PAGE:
Journal Article

Community Treatment Orders for People with Serious Mental Illness: A New Zealand Study

Anita Gibbs, John Dawson and Richard Mullen

in The British Journal of Social Work

Published on behalf of British Association of Social Workers

Volume 36, issue 7, pages 1085-1100
Published in print October 2006 | ISSN: 0045-3102
Published online November 2005 | e-ISSN: 1468-263X | DOI: http://dx.doi.org/10.1093/bjsw/bch392
Community Treatment Orders for People with Serious Mental Illness: A New Zealand Study

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New Zealand legislation allows for the involuntary outpatient treatment of people with serious mental illness. This study examines the views of service users, family members and mental health professionals (MHPs) about the impact of this regime. Semi-structured interviews were completed with forty-two service users, twenty-seven family members and ninety MHPs, with recent experience of the regime. Participants were asked to comment on the functions of community treatment (or non-resident) orders, their benefits and restrictions, decisions about their termination and any impact on relationships. Most service users believed the main purpose of the order was to ensure they took medication. They also believed the order provided better access to other treatments, supported accommodation and care from MHPs. Families considered the orders provided relief for them and a supportive structure for their relative’s care. MHPs found the orders useful for engaging service users in a continuing therapeutic relationship, and for promoting treatment adherence. In each group, a majority of those interviewed viewed involuntary community treatment in a generally positive light, while acknowledging the restrictions imposed on service users’ freedom.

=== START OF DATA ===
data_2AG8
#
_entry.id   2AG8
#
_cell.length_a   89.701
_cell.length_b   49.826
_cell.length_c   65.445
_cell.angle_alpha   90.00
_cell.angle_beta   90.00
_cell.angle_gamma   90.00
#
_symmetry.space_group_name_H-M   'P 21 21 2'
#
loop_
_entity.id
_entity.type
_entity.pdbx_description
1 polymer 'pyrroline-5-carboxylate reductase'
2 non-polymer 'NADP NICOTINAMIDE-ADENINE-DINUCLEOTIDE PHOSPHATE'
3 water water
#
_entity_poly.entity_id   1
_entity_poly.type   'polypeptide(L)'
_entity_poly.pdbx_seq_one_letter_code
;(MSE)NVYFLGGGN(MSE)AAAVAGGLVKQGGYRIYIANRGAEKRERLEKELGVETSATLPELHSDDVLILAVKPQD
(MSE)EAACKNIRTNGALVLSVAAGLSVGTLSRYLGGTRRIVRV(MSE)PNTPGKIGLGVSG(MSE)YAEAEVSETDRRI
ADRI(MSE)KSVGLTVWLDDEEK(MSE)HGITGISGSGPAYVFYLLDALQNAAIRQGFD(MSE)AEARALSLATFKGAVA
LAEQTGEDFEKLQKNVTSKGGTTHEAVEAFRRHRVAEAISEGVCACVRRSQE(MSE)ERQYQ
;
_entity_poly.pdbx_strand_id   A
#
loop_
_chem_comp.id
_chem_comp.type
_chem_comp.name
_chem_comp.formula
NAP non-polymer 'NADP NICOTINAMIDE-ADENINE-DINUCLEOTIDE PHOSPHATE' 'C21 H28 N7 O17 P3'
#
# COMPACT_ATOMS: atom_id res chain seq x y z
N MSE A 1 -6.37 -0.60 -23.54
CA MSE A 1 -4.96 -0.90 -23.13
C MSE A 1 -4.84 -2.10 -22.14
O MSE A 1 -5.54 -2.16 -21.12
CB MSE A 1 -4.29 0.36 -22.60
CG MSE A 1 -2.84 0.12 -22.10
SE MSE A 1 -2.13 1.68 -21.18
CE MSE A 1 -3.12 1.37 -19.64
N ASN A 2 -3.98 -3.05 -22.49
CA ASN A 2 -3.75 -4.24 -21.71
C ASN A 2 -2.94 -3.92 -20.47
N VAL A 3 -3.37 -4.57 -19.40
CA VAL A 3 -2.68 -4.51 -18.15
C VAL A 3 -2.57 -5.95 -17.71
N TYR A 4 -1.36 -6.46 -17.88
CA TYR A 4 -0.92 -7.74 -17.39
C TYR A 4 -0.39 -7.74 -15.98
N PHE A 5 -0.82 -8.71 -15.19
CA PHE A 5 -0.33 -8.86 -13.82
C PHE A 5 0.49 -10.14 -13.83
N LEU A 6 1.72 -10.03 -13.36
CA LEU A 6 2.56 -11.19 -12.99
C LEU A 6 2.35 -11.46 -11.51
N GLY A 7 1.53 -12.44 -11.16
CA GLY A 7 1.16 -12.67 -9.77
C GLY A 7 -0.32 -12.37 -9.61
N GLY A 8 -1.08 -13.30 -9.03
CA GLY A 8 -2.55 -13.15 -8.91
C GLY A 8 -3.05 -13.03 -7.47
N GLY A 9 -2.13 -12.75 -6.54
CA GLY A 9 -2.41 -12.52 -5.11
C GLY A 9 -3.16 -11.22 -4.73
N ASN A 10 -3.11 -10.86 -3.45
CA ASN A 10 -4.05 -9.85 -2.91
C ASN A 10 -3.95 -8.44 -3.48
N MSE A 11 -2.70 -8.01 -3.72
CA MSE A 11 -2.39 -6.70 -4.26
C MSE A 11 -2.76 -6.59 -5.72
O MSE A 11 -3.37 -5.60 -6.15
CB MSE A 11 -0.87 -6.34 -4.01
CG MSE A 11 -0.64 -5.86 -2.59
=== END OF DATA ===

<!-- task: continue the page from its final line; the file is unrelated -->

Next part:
Keywords: community treatment orders; outpatient commitment; mental health; service user

Journal Article.  7269 words. 

Subjects: Social Work

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